CARACAS, Nov 23 (Reuters) - Venezuela’s opposition leader said state agents arrested one of his aides on Saturday before planned marches across the country to pressure President Nicolas Maduro’s government in the run-up to Dec. 8 municipal elections.
Opposition leader Henrique Capriles said on Twitter that his national tours coordinator, Alejandro Silva, was forcibly taken from a Caracas hotel room by military intelligence agents.
“@NicolasMaduro I hold you responsible for what happens! Be a man and stop persecuting my team, coward!” Capriles said.
There was no immediate official comment from the security forces, but a senior government minister, Andres Izarra, tweeted that “one of Capriles’ fascist henchmen” had been detained.
Late on Friday, Maduro said he had ordered the arrest of two opposition officials whom he accused of trying to pay individuals to disguise themselves as government supporters and attack Saturday’s opposition rallies, with the goal of blaming his administration for any bloodshed.
“They’re looking for a death in order to try to light a fuse. We won’t allow it,” Maduro said in a televised speech. He did not name the two opposition officials.
The opposition called for supporters to protest on Saturday ahead of next month’s vote for control of 335 municipalities, which will be the first major test of Maduro’s political strength after he narrowly won a presidential election in April.
With Venezuelans frustrated over surging inflation and product shortages, a major part of the government’s strategy has been a theatrical confrontation with business leaders that echoes the style of Maduro’s late mentor, Hugo Chavez.
The authorities have ordered businesses to slash prices and people have flooded shops to take advantage of discounted items ranging from car parts to electronics and sports shoes.
Competing with the opposition rallies for local media headlines over the weekend will be the latest move in what Maduro calls an “economic offensive,” with ministers leading inspection teams to check shopping malls nationwide.
The government charges that anyone who marches with the opposition will be showing support for corrupt “speculators” who it blames for an annual inflation rate that neared 55 percent last month and a black market rate for dollars that has risen to some nine times the official level of 6.3 bolivars.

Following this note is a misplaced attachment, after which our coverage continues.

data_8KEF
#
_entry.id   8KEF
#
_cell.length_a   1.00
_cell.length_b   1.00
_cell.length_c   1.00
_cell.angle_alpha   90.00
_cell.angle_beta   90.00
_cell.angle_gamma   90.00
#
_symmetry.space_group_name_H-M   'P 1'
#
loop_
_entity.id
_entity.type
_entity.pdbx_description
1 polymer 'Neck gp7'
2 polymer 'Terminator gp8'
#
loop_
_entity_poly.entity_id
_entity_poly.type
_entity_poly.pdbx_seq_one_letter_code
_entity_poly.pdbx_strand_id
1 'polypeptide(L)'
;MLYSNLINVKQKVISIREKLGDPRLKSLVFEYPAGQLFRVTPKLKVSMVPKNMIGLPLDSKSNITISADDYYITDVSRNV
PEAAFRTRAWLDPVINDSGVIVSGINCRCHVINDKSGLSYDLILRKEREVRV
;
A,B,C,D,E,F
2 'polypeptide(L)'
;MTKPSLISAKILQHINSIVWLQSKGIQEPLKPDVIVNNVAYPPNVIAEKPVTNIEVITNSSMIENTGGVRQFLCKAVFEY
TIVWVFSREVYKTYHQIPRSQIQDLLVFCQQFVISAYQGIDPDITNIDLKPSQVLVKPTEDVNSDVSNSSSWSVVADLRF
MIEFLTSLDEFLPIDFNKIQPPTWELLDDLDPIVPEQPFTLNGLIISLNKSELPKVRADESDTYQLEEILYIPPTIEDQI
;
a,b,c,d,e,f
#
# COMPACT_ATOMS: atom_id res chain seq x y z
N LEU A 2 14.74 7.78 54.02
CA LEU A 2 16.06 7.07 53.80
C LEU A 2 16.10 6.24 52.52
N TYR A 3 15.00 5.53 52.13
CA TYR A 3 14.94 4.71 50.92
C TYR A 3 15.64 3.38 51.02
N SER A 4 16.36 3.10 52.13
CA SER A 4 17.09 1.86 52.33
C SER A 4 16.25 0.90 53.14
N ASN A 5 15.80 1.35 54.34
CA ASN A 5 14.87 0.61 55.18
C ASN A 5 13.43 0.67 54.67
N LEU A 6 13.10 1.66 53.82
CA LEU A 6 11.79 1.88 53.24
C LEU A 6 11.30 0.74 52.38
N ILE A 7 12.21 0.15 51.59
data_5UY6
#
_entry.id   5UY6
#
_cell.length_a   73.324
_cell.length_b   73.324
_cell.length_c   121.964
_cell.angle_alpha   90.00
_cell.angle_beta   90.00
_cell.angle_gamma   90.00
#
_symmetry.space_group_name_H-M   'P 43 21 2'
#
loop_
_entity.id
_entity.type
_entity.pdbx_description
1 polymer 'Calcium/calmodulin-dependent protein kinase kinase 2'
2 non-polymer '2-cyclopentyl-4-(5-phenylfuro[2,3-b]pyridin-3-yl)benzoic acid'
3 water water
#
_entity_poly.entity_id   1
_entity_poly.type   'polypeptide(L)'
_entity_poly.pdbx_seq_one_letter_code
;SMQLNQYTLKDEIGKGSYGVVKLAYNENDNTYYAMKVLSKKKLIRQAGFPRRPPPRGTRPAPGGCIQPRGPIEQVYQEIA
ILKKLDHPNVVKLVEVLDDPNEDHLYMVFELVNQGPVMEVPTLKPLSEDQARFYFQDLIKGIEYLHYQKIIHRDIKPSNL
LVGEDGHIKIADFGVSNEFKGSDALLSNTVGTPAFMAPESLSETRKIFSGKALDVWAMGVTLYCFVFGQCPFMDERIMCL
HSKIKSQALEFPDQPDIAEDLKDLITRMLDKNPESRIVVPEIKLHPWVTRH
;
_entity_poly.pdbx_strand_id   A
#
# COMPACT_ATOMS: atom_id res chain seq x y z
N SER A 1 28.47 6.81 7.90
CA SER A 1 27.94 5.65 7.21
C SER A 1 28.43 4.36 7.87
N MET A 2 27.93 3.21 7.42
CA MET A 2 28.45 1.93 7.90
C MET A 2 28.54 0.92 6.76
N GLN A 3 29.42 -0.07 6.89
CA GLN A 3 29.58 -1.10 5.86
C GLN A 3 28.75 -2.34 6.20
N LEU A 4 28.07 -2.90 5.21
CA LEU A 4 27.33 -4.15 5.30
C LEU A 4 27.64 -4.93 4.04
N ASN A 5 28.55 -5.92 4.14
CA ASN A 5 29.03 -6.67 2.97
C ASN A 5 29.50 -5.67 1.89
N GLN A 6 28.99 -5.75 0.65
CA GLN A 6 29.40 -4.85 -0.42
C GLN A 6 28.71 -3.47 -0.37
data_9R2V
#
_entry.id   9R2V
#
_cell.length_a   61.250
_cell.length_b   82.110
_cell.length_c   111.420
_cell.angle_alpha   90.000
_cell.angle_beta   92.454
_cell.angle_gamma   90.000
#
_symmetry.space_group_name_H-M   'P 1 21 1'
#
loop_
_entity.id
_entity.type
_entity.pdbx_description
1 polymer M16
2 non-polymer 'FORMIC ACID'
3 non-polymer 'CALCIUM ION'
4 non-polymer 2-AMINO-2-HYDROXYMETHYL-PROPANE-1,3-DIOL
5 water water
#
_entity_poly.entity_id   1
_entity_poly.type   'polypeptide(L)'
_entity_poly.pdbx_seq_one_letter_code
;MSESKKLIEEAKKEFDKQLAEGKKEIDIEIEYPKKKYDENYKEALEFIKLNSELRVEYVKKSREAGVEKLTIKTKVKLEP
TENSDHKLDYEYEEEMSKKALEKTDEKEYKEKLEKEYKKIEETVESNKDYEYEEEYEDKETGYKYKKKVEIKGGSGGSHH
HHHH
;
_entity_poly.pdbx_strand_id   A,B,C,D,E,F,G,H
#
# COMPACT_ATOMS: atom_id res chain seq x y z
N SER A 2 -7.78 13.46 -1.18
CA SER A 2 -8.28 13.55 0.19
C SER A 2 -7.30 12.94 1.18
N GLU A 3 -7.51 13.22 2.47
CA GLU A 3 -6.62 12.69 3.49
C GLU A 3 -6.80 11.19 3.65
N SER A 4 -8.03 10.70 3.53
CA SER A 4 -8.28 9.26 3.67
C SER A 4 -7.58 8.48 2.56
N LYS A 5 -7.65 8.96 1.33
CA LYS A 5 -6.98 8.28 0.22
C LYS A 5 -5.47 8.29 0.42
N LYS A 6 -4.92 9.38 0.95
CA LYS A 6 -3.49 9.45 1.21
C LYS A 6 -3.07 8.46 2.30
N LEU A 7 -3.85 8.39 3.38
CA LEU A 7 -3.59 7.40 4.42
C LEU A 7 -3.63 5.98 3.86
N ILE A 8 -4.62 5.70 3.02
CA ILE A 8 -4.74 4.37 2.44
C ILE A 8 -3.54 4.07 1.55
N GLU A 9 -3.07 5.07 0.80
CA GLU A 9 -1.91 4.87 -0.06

“It’s class warfare ... we love the homeland and happiness, and others want to concentrate power and riches in a few hands and exploit the people,” said Vice President Jorge Arreaza.
The opposition counters that Maduro’s socialist policies are the problem, and says his “offensive” - which began with the military occupation of an electronics chain - amounts to state-led looting that punishes businesses and makes things worse.
They were angered further last week when the “Chavista”-dominated National Assembly granted Maduro decree powers which he has vowed to use first to cap retailers’ profits and reorganize the distribution of foreign currency.
Venezuelan politics is deeply polarized after 14 years of rule by Chavez, who died from cancer in March. As local elections approach, both sides have leveled aggressive, personal barbs at their opponents.
On Friday, Maduro accused the opposition of wanting to cause chaos and deaths with their marches on Saturday, in part because it is his 51st birthday.
“Maduro says there’ll be violence because we hate that it’s his birthday,” one opposition leader, Julio Borges, said on Twitter. “Have you heard anything more stupid than that?” (Additional reporting by Diego Ore; editing by Christopher Wilson)